Kia Motors has passed its self-driving test to be licensed by the state of Nevada to test autonomous driving on public roads in the state. Nevada requires all self-driving vehicles to take a driving test. We expect to see self-driving Kias and or Hyundais at CES. Mercedes-Benz also was was tested for Nevada self-driving licenses.
According to documents requested by IEEE Spectrum, Daimler is also trying to license the 2017 Mercedes-Benz E200 and E300. Hyundai requested autonomous vehicle testing licenses for two Tucson fuel cell electric vehicles and two Kia Soul EVs. It looks like Kia/Hyundai has passed the test because Kia announced it now has licenses to test autonomous cars in Nevada.
On 19 November, Jude Hurin, from Nevada DMV’s autonomous vehicle program, took an E-class Mercedes for a test drive on three highways north of Las Vegas. The car completed highway and freeway turns, adjusted its speed in according to roadside signs, did “a great job” in congested traffic and was able to change lanes.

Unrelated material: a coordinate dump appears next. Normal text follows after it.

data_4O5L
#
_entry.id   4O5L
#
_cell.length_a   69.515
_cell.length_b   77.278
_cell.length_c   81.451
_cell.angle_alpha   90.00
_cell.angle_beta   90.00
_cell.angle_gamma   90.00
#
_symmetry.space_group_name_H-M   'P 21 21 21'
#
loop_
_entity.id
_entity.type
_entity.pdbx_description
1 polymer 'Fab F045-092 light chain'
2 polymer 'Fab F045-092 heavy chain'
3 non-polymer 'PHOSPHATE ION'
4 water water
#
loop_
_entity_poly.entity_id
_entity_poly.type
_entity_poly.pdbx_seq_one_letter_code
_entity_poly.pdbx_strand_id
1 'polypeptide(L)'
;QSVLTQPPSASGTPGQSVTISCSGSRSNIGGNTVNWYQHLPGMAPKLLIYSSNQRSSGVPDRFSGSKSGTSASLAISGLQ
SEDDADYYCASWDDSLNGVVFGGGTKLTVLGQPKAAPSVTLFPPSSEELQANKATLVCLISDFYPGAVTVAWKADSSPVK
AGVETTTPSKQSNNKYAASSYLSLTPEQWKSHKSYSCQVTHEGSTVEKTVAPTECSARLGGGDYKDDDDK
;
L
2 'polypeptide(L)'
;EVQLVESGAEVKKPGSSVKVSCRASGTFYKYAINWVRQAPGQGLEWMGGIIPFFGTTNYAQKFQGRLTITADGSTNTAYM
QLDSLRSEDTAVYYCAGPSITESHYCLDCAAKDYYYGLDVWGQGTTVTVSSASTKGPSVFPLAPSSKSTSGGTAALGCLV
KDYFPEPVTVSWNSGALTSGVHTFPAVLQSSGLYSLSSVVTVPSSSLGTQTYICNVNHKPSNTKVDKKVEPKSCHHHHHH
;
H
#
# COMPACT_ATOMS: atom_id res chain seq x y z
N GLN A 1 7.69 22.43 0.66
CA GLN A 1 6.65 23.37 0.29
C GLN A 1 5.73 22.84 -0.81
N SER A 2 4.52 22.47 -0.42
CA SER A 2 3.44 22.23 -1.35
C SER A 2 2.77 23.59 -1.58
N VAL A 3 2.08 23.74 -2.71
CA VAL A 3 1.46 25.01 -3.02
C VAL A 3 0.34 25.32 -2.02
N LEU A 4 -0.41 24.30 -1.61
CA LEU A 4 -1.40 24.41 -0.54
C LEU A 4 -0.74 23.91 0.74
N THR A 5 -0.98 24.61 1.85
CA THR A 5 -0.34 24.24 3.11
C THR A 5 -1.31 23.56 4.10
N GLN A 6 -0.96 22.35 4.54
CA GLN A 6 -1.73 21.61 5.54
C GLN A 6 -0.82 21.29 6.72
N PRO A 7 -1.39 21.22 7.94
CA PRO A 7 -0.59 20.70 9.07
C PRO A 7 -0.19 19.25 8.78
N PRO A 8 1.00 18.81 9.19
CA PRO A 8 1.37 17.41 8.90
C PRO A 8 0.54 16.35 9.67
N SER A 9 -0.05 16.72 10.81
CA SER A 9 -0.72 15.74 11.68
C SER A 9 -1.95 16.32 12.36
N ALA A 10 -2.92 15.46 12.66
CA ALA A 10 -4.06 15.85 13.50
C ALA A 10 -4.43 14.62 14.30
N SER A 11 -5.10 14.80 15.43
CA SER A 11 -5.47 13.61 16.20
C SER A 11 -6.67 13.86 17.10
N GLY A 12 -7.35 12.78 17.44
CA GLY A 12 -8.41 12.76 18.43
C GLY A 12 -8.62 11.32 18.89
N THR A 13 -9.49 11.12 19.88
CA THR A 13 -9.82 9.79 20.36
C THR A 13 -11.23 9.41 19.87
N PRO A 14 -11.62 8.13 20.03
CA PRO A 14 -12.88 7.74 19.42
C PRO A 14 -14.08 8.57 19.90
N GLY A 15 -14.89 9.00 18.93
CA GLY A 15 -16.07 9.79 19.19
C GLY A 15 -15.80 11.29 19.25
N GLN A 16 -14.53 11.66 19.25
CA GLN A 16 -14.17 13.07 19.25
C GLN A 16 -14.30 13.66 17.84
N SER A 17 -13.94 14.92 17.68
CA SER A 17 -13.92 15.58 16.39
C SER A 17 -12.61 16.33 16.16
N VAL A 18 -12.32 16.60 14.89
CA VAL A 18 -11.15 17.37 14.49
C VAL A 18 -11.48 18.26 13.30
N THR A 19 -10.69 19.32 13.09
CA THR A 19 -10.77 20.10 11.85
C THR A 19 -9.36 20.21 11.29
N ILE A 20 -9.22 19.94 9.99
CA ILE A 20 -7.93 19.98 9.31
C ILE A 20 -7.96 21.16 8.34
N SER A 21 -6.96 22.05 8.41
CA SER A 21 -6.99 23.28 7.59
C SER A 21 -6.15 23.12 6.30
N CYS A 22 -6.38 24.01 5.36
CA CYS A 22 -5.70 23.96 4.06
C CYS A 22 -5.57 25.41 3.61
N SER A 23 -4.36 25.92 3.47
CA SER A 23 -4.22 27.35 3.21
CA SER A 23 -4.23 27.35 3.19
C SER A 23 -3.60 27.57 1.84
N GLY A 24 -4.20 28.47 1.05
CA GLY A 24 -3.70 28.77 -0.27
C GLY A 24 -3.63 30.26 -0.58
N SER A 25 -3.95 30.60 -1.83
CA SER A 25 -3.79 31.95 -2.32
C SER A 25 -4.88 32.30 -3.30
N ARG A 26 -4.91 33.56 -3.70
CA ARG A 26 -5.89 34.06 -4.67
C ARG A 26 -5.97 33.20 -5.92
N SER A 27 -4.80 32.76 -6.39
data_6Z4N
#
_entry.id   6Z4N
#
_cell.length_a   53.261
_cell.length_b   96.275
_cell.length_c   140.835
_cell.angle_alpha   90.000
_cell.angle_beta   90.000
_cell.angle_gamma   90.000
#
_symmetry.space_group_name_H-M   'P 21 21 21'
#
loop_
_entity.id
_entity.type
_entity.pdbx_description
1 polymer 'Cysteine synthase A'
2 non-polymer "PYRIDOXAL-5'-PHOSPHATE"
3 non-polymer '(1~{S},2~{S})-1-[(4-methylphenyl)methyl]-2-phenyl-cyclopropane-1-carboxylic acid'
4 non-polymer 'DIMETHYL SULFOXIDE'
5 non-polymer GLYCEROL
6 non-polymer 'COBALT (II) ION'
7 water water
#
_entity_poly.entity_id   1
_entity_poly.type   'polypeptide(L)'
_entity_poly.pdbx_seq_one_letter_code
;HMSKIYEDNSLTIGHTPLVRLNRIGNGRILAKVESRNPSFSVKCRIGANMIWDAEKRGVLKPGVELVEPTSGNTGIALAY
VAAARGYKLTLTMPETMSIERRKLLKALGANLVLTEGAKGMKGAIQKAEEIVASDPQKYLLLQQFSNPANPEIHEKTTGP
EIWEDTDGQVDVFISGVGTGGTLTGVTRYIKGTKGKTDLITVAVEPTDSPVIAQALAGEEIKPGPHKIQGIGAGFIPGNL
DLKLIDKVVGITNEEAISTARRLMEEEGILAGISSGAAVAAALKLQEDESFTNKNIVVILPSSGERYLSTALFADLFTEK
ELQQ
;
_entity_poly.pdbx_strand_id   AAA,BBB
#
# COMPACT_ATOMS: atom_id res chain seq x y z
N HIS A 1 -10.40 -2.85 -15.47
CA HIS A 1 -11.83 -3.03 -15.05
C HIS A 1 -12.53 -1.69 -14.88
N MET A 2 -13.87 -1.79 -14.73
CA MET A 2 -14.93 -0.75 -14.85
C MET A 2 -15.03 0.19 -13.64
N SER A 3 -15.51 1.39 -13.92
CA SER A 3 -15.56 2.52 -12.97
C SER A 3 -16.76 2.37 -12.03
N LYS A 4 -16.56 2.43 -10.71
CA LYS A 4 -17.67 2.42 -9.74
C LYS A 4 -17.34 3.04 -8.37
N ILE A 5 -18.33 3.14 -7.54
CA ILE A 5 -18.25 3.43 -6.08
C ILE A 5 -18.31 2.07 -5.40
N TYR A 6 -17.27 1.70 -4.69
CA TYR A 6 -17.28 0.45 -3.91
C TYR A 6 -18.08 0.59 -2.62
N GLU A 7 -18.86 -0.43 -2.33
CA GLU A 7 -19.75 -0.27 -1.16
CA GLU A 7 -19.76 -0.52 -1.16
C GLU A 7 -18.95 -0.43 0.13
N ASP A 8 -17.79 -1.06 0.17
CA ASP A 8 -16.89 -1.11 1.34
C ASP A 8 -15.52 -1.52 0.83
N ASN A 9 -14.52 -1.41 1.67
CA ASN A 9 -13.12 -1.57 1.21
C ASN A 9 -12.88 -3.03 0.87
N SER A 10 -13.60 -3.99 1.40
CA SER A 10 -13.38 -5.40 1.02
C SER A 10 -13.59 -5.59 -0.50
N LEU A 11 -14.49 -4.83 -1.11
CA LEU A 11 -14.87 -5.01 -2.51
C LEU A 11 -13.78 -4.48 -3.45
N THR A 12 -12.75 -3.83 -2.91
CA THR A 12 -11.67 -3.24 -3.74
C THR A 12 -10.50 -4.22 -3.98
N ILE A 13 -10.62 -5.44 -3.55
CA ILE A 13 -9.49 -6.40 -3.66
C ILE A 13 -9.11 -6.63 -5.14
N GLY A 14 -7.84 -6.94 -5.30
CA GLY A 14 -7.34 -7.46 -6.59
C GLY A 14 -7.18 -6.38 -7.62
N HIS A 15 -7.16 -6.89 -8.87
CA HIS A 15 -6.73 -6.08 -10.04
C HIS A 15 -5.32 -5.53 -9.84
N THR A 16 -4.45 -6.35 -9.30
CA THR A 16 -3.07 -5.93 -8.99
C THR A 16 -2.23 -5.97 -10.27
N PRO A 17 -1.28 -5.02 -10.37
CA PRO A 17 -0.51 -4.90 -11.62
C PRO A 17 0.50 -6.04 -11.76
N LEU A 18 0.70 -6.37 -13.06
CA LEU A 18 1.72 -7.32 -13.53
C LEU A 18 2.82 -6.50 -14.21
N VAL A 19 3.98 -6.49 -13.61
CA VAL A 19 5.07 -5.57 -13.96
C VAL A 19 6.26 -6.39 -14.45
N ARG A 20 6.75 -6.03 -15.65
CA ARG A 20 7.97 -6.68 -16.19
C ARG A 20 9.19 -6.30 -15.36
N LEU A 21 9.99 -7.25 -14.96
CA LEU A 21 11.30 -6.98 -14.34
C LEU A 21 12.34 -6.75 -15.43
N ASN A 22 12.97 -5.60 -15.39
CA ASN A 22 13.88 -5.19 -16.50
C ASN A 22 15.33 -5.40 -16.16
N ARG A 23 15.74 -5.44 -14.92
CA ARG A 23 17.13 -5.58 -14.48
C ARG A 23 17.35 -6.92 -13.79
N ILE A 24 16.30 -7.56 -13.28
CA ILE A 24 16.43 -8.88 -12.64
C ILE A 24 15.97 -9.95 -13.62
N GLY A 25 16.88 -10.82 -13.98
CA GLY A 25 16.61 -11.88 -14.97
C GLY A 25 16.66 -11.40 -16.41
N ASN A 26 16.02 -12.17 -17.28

On a racetrack and local highway DMW tests were performed on Hyundai fuel-cell Tucsons and Kia Souls.
Kia plans to introduce a range of partially-autonomous driving technologies by 2020, and with a goal of being first fully-autonomous by 2030. The company will invest $2 billion by 2018. Kia is focusing R&D resources on vehicle-to-vehicle (V2V), vehicle-to- infrastructure (V2I) and vehicle-to-everything (V2X) communication.
Kia is planning to introduce a range of partially-autonomous ADAS technologies in the coming years, with an array of new functions anticipated for introduction to market by 2020. These include Traffic Jam Assist (TJA), Highway Autonomous Driving (HAD), Urban Autonomous Driving (UAD), Emergency Stop System (ESS), and Autonomous Valet Parking technologies.At all times, the new range of ADAS technologies can be turned over direct driver contro.